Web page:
• Familiar trade, clearance and settlement procedures.
  • Competitive U.S. dollar/foreign exchange rate conversions for dividends and other cash distributions.
  • Ability to acquire the underlying securities directly upon cancellation.


Types of Depository Receipts

Depositary Receipts may be more specifically called American Depositary Receipts (ADRs), Rule 144A Depositary Receipts or Global Depositary Receipts (GDRs). These names typically identify the market in which the Depositary Receipts are available: ADRs are publicly available to U.S. investors on a national stock exchange or in the over-the-counter market; Rule 144A ADRs are privately placed and resold only to Qualified Institutional Buyers (QIBs) in the U.S. QIB PORTAL market; and GDRs are generally available in one or more markets outside the foreign company's home country and in USA through Rule 144A ADRs.
Sponsored Level I Depositary Receipts 

 Level I Depositary Receipts are traded in the U.S. over-the-counter (OTC) market with prices published in the Pink Sheets.  Establishment of a Level I program does not require full SEC registration and the company does not have to report its accounts under U.S. Generally Accepted Accounting Principles (GAAP) or provide full Securities and Exchange Commission (SEC) disclosure. Essentially, a Sponsored Level I Depositary Receipt program allows companies to enjoy the benefits of a publicly traded security in USA without changing its current reporting process.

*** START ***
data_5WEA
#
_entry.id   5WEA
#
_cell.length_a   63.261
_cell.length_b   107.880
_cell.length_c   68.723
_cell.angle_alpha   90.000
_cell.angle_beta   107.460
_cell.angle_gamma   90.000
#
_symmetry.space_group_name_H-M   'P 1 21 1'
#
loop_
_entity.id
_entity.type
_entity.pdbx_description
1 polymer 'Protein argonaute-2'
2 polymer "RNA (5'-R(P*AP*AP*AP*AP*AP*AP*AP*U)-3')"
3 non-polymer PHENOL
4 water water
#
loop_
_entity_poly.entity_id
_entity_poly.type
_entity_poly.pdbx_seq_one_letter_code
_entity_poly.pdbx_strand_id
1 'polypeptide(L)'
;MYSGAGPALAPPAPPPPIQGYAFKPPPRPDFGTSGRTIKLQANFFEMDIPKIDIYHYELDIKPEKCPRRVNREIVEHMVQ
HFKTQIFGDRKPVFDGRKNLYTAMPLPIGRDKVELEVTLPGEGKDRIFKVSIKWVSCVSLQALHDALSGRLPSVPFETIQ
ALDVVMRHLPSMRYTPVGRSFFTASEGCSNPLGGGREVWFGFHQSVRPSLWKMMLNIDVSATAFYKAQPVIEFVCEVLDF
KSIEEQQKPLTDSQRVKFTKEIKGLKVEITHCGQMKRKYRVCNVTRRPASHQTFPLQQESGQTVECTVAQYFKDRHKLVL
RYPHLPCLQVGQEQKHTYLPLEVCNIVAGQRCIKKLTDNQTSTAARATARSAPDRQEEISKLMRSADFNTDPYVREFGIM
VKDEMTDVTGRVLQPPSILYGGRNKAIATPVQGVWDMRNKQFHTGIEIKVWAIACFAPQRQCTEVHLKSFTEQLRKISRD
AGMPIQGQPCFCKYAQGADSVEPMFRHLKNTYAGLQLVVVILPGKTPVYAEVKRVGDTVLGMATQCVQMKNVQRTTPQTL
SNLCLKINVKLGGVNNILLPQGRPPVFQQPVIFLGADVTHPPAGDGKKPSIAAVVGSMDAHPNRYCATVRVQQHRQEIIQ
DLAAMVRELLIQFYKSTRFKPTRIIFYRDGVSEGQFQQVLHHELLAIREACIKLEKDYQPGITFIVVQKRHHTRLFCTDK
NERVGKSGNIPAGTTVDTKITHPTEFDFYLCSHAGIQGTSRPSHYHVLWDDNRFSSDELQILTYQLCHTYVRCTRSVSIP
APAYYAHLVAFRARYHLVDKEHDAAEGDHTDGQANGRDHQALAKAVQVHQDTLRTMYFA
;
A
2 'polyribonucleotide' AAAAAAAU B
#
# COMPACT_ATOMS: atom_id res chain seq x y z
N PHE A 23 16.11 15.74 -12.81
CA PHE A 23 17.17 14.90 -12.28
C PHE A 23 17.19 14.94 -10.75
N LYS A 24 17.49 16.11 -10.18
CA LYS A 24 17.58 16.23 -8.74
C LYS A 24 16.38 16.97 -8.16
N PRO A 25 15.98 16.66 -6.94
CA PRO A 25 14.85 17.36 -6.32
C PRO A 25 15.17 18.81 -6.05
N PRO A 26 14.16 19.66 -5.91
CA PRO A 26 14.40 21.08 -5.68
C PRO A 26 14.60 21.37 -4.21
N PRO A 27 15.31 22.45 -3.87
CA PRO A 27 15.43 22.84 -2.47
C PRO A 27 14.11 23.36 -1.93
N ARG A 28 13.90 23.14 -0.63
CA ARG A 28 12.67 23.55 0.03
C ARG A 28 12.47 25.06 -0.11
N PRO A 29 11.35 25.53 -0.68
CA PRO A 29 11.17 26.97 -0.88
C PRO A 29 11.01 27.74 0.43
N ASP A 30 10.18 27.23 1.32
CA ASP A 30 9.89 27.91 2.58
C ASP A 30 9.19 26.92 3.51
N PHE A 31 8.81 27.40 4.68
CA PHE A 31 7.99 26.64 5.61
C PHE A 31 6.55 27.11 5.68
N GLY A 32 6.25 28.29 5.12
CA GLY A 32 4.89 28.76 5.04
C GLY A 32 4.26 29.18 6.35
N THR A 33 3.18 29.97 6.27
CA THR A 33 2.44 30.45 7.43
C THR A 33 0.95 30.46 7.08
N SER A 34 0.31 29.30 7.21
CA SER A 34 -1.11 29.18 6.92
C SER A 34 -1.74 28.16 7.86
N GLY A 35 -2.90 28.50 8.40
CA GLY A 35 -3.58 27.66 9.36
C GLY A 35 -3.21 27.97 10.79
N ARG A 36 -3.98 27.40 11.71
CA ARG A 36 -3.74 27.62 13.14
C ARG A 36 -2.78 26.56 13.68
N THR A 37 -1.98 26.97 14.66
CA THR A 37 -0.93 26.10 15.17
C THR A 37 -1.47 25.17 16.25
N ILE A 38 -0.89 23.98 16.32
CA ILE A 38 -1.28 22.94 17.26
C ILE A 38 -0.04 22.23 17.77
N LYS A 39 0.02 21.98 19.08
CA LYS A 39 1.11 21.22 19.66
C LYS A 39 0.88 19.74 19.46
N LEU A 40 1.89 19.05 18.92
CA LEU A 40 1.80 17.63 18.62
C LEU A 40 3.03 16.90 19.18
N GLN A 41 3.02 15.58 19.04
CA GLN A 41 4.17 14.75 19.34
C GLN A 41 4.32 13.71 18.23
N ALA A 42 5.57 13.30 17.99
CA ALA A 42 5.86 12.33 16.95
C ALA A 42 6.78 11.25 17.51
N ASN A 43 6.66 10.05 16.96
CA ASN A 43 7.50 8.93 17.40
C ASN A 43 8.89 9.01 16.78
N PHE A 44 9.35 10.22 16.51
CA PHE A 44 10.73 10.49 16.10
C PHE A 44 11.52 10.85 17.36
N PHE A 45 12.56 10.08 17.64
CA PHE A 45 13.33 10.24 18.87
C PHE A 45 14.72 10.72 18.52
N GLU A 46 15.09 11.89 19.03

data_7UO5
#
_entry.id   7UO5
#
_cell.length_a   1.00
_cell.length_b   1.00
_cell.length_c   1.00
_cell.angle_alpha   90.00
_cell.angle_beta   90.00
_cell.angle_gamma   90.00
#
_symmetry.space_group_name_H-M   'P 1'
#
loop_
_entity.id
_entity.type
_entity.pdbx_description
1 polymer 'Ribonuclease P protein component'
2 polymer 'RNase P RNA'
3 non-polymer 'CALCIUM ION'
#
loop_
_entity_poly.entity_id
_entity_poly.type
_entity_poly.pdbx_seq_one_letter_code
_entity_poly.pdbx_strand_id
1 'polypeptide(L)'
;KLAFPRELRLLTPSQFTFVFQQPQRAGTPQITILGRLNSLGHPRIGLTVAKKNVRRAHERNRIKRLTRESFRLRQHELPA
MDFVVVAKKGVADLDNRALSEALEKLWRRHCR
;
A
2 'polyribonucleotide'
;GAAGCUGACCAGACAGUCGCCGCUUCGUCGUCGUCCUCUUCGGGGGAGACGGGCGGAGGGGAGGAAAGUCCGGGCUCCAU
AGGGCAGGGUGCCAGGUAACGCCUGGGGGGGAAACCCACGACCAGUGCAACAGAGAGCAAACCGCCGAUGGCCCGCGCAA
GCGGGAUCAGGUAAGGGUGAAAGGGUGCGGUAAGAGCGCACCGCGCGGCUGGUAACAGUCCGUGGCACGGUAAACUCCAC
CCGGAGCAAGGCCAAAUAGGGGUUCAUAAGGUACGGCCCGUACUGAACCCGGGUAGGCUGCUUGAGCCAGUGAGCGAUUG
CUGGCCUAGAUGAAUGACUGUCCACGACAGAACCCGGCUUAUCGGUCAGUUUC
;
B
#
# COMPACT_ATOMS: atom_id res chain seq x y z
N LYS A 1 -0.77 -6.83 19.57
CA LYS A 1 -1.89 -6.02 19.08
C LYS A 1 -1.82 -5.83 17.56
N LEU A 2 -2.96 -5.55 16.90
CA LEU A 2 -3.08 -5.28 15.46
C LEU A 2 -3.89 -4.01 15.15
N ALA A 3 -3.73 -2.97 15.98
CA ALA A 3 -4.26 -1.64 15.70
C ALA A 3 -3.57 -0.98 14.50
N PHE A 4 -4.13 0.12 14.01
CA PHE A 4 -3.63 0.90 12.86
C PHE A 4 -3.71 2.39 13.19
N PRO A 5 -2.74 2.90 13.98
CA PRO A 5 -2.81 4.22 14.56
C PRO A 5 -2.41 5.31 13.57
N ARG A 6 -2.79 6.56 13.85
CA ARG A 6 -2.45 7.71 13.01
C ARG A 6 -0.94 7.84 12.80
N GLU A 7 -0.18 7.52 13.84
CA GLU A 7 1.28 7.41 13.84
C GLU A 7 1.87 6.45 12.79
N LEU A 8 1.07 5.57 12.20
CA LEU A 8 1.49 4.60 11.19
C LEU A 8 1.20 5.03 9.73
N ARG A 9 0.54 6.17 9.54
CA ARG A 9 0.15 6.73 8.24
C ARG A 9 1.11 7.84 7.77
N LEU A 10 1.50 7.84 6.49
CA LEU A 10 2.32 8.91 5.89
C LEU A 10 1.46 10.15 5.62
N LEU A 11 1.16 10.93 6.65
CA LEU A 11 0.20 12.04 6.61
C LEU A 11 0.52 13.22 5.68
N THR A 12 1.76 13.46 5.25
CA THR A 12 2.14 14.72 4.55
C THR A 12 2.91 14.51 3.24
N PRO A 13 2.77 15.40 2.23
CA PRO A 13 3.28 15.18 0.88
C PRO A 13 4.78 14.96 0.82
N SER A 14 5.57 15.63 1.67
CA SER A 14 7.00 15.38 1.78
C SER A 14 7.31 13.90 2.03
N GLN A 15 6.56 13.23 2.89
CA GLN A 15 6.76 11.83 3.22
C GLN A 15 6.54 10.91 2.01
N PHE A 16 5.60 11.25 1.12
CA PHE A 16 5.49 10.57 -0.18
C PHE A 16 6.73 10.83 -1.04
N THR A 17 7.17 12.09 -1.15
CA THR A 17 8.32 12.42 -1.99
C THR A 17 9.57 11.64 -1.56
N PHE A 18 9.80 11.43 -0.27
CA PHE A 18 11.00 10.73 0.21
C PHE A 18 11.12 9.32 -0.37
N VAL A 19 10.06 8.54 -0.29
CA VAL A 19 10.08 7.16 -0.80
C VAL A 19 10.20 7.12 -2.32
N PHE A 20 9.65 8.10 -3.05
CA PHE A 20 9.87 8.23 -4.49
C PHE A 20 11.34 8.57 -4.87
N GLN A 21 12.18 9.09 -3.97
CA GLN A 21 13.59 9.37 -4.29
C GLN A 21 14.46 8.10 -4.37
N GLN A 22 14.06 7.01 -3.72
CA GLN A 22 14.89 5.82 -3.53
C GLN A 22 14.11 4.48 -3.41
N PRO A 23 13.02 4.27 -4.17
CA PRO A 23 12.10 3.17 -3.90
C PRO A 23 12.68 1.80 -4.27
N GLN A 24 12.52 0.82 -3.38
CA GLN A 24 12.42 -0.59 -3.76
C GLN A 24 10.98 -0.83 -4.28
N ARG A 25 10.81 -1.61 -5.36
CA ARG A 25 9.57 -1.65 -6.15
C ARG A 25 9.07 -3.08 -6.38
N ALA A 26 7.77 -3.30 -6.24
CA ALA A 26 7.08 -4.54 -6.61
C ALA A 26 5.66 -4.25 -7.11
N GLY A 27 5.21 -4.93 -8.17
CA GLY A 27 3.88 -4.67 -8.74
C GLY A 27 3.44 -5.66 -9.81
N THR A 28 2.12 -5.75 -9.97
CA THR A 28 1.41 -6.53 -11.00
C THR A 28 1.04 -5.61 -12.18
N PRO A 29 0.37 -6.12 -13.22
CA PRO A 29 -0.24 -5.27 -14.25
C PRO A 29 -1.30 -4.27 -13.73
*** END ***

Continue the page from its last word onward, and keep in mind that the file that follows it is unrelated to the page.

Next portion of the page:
The Sponsored Level I Depositary Receipt market is the fastest-growing segment of the Depositary Receipt business. The majority of sponsored programs are Level I facilities.  Many well-known multinational companies have established such programs.

Sponsored Level II and Sponsored Level III Depositary Receipts

Companies that wish to list their Depositary Receipts on a U.S. stock exchange (NASDAQ, American or New York), raise capital, use Sponsored Level II or Sponsored Level III Depositary Receipts. Level II and Level III Depositary Receipt programs require SEC registration and adherence to applicable requirements for U.S. GAAP. Level II Depositary Receipts are exchange-listed securities but do not involve raising new capital. Level III programs typically generate the most U.S. investor interest because capital is being raised. .

Privately Placed and Offshore (SEC Rule 144A / Regulation S) Depositary Receipts

In addition to the three levels of sponsored Depositary Receipt programs that trade publicly in the U.S., a company can also access the U.S. and other capital markets through SEC Rule 144A and/or SEC Regulation S Depositary Receipt facilities without SEC registration. Rule 144A programs provide for raising capital through the private placement of Depositary Receipts with large institutional investors (often referred to as QIBs) in the United States.
Regulation S programs provide for raising capital through the placement of Depositary Receipts offshore to non-U.S. investors in reliance on Regulation S.
A Level I program can be established in addition to a Rule 144A